In southern Ethiopia, says Sr Maureen Elliott, the people are ‘able to see the love God has for
them expressed within their Church
The Catholic Church in Ethiopia is fertile and vibrant, according to Australian missionary Sr Maureen Elliott.
more people completing the Rite of Christian Initiation for Adults programs than there are actual members, she said.
Sr Maureen spent several years in southern Ethiopia as a diocesan coordinator. It is the
role of missionaries to help establish dioceses and eventually hand them over to local clergy and religious.
Although the first southern Ethiopians were ordained only 10 years ago, their numbers too, are
So why is this Church so alive?
“Because the people are able to see the love God has for them expressed within their Church communities, which are the first to respond in frequent
times of distress,” says Sr Maureen.
“The Church is concerned with pastoral care, education, health, human promotion, agriculture and development.”
When Sr Maureen first arrived in the country to help
establish the diocese, the missionaries chose a symbol for their work: It was a tree stump with deep roots and a fresh new shoot growing out of it.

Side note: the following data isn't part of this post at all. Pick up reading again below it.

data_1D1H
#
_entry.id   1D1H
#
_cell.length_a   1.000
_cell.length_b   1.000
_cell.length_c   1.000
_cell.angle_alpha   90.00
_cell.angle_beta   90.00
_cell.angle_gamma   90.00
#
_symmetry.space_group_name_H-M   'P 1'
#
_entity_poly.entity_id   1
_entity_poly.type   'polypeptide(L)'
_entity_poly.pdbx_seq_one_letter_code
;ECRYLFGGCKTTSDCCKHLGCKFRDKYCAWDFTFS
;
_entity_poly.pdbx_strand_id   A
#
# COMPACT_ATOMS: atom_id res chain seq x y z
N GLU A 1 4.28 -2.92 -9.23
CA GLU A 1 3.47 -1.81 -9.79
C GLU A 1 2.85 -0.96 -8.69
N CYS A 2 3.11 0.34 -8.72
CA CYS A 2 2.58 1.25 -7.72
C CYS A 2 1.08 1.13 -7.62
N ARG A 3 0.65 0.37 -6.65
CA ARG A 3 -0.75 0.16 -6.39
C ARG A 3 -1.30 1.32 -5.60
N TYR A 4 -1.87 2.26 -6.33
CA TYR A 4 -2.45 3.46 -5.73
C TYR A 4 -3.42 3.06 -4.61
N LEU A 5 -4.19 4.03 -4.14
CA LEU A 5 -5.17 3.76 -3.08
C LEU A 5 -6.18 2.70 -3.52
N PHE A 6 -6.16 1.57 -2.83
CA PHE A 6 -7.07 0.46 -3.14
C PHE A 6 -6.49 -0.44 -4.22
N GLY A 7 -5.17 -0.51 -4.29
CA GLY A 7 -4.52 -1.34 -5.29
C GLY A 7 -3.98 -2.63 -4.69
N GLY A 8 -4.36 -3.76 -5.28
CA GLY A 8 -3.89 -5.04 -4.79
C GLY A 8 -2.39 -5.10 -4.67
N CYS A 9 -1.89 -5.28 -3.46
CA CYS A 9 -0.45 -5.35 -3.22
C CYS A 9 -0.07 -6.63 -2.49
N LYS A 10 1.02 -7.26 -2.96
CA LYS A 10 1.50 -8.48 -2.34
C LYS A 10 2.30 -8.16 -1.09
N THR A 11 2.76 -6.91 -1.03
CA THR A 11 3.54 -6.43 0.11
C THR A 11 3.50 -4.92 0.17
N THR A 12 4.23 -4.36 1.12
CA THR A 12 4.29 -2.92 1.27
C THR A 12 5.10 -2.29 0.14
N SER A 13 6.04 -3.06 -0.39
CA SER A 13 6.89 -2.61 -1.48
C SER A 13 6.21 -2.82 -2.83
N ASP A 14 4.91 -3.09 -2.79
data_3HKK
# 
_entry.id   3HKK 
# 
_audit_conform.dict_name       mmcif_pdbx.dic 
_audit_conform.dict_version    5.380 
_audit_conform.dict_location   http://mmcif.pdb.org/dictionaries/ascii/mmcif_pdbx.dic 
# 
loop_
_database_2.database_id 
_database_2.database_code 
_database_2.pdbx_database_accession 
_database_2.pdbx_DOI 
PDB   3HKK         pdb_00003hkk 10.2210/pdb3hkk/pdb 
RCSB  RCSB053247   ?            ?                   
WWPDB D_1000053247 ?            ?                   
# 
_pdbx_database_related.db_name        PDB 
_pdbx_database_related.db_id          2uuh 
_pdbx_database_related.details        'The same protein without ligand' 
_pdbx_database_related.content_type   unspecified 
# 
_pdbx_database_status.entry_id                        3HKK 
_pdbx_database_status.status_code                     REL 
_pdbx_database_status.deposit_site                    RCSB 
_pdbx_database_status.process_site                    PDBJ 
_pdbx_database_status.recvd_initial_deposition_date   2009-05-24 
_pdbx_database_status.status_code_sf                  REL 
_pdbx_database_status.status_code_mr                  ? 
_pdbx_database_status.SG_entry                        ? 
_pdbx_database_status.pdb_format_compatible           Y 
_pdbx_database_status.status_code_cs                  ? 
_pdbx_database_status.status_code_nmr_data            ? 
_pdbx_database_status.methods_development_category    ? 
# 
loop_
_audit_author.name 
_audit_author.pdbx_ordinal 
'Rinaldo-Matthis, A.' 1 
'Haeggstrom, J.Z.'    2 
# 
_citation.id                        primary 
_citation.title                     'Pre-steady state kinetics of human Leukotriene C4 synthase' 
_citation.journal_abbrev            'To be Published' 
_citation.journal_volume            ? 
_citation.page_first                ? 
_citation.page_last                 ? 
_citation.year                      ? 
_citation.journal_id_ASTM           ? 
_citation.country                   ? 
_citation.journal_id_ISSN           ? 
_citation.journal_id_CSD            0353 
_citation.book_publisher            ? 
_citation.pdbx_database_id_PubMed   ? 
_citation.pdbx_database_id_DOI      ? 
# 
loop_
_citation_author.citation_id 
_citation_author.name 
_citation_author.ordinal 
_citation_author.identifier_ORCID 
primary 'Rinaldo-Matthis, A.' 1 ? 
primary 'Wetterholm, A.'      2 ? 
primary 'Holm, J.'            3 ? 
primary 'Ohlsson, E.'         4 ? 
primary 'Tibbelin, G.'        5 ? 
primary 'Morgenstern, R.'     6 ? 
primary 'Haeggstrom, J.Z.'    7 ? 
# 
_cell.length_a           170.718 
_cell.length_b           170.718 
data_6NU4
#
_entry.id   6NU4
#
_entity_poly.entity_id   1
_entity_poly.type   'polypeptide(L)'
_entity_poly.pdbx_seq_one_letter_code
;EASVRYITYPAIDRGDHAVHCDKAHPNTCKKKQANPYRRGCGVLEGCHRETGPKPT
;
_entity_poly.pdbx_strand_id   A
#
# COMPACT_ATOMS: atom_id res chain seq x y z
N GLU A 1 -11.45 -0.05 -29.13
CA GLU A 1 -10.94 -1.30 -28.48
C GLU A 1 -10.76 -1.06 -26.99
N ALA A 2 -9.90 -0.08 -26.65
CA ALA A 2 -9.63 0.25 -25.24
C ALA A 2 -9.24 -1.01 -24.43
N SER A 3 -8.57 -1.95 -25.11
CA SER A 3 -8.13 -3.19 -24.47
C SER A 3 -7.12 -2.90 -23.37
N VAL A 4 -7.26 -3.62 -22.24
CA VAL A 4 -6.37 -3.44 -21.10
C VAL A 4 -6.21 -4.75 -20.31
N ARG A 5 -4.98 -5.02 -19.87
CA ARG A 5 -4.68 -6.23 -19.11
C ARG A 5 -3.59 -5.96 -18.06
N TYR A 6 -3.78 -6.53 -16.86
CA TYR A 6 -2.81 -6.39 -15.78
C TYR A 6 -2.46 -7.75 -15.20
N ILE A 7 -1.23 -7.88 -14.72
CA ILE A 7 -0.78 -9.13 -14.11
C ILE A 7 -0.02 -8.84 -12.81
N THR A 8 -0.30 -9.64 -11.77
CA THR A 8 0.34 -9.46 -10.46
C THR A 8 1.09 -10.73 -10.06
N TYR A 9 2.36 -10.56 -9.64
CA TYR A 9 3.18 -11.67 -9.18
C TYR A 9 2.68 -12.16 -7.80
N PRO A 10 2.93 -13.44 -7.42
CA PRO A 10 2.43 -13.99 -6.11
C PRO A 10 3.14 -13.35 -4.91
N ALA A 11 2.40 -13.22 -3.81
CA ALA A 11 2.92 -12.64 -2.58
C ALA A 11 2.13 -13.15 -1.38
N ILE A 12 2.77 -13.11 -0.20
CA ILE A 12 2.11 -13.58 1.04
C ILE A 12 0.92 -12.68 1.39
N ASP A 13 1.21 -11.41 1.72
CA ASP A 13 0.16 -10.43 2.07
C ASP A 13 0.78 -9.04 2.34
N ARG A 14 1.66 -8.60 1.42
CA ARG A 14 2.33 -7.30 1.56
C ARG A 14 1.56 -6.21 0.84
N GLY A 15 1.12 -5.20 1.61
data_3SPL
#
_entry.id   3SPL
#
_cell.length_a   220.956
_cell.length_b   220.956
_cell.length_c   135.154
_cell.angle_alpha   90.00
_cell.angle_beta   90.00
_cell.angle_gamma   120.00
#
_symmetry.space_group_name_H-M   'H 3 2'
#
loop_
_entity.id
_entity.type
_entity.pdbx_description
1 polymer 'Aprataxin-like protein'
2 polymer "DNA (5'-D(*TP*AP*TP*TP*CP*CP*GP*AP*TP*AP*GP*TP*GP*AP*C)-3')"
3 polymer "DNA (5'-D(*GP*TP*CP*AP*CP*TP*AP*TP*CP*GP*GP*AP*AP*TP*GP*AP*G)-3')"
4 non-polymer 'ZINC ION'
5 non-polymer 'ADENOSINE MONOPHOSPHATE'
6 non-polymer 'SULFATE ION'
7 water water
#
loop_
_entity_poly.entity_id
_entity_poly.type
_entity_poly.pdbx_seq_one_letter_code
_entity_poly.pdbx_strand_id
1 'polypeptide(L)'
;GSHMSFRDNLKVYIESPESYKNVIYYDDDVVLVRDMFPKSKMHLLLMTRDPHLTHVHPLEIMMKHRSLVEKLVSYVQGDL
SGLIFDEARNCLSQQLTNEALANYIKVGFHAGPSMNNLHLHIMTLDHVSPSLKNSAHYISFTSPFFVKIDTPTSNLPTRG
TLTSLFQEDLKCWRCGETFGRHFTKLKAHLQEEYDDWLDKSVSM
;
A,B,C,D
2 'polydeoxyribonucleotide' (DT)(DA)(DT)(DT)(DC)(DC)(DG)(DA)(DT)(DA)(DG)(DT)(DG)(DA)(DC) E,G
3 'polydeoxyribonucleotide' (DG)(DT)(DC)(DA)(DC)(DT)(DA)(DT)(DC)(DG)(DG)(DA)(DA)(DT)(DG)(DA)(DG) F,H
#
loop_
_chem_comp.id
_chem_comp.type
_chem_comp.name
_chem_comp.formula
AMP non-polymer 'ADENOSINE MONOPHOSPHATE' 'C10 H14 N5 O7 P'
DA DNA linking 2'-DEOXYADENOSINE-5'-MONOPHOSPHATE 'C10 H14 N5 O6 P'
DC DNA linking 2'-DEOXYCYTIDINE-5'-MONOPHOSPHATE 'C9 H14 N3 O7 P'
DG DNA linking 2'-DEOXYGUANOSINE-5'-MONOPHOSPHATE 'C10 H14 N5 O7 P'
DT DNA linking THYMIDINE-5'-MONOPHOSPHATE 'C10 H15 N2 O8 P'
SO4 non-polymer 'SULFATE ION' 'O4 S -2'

“This is an image that I find meaningful for the whole of
the Catholic Church in southern Ethiopia,” says Sr Maureen.
Although it is the missionaries who help get things started, the root truly spreads through local clergy and religious.
“These young men and
women religious have commitment, often travelling long distances on foot or by mule to their chapels, staying in remote areas and living with the people under very basic conditions.” says Sr Maureen.
So how can the role of the missionary be described?
Sr Maureen quotes a fellow missionary, Sr Majella Tracey: “Wherever missionaries insert themselves into the hopes, struggles, pains and joys of a people,
they become with those people partners in discovering the liberating and utterly transforming power of the Gospel.
“And this is the gift they bring back to Australia – a personal experience of conversion to
Gospel they had not previously experienced.”
It is an observation bearing out the sentiment expressed by Pope John Paul II in his message for this year’s Mission Sunday.
“The call to mission acquires a
singular urgency, particularly if we look at that part of humanity which still does not know Christ or recognise him,” he said.
“I hold impressed in my heart the face of humanity that I have been able to
contemplate during my pilgrimages: this is the face of Christ reflected in that of the poor and the suffering, the face of Christ mirrored in those who live like ‘sheep without a shepherd.’
“Every man and woman has the right to be taught ‘many things’.”